Camp Fire

Marc Albert

 


 

Alyssa Nolan is one of those cape-less heroes.  A new mother made homeless when 2008’s Humboldt Fire swept through some of the same areas as last year’s Camp Fire, she turned a long-held aspiration of getting a tiny home for herself into a full-time charitable mission. Building tiny homes for fire survivors who’ve lost just about everything.  

 

Her workshop is a vacant gravel lot behind a former Ford dealership in downtown Oroville. There’s no electricity available so Nolan makes her own, filling a generator with gas she buys out of her own pocket. 


In this episode of “After Paradise,” we commemorate the year anniversary of the Camp Fire by focusing on where we are now, 364 days after the fire. We’ll hear from those working in mental health about how the one year mark is triggering stress and anxiety for many in the community, and about practical ways to manage. We’ll hear about recovery from survivors living in communities all over the Camp Fire burn scar. And we’ll visit with a few people providing a message of hope. It’s been a long road, and it may not feel like it now, but we can turn the challenges and devastation of this disaster into Post Traumatic growth. 

 

In honor of the one year anniversary of the Camp Fire, Cultivating Place is joined this week by Douglas Kent, author of Firescaping, and Calli-Jane DeAnda and Ben Hart of the Butte County Fire Safe Council to talk about the importance of gardening and gardeners modeling important land care and stewardship ethic in fire country. Join us.

Noah Berger / AP Photo

  

After a disaster like last year’s Camp Fire, many people struggle with distress, depression and anxiety. These feelings are normal and help is available.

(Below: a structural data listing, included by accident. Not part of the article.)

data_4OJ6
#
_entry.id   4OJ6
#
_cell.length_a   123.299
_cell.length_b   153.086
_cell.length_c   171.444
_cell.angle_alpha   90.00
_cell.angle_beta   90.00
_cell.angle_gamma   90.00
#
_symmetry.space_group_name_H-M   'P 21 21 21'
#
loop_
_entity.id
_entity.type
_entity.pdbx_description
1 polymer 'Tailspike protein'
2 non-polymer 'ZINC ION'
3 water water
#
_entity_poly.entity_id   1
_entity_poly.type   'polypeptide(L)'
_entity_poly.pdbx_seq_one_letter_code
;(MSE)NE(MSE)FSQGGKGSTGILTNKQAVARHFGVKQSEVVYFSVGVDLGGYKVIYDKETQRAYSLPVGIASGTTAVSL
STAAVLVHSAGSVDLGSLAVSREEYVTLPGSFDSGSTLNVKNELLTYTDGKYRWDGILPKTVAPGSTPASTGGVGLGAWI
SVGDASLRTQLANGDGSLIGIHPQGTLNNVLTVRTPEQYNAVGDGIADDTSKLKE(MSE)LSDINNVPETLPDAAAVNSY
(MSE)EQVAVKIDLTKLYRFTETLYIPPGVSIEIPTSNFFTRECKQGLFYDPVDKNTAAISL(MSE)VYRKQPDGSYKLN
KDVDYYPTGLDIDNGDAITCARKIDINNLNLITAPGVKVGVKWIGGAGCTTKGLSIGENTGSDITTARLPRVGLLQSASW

Resources and advice for helping you cope can be found at buttecountyrecovers.org, and below. 

General Advice


It’s again time for our weekly check-in with representatives from some of the lead agencies attempting to help Camp Fire survivors. Joining us is Justin Jacobs, representing the California Governor’s Office of Emergency Services, Colette Curtis spokeswoman for the town of Paradise, Butte County Spokeswoman Casey Hatcher and Mickey Rich for the Paradise Irrigation District. 

Douglas Kesiter

Author photographer Douglas Keister published People, Places, & Pieces of Paradise on the anniversary of the devastating Camp Fire. Stunning images from the fire’s ignition on November 8, 2018, to the fire’s aftermath, along with portraits and sketches of citizens and survivors. 

Chico News & Review

Chico physician Dr. Kelley Otani combines what he learned in his medical training with healing practices from other sources. The principles in his book, Paradox of Conscious Healing, have been tested by his patients. He is joined in the studio with some of his patients who survived the Camp Fire on November 2019.

Dr. R. Kelley Otani is a board-certified physician specializing in physical medicine and rehabilitation. He graduated from the University of California, Davis, and did his residency at the University of Washington.

It’s again time for our weekly check-in with representatives from some of the lead agencies attempting to aid Camp Fire survivors. Earlier today we welcomed Butte County spokeswoman Casey Hatcher and Paradise spokeswoman Colette Curtis into our studios, and also heard from Justin Jacobs with the Governor’s Office of Emergency Services and Mickey Rich of the Paradise Irrigation District.

Today, Colette Curtis opens our roundtable with word about the upcoming Census, which uses population figures to determine federal and state funding. 

Noah Berger / AP Photo

A local non-profit developer received a bit more than half a million dollars in grants earlier this week to speed affordable housing production in the region in the Camp Fire’s wake.

Community Housing Improvement Program or CHIP, which is building or about to break ground on affordable subdivisions in Cottonwood, Corning, Orland, Biggs and Williams, received $560,000 from the North Valley Community Foundation’s Butte Strong Fund. 

Matt Fidler

 

Wildfires are no longer isolated to our forests in California. They now also threaten our cities. On the fourth episode of California Burning, we focus on where urban and wild spaces meet and hear from people who have experienced some of the most tragic fires in California’s history.

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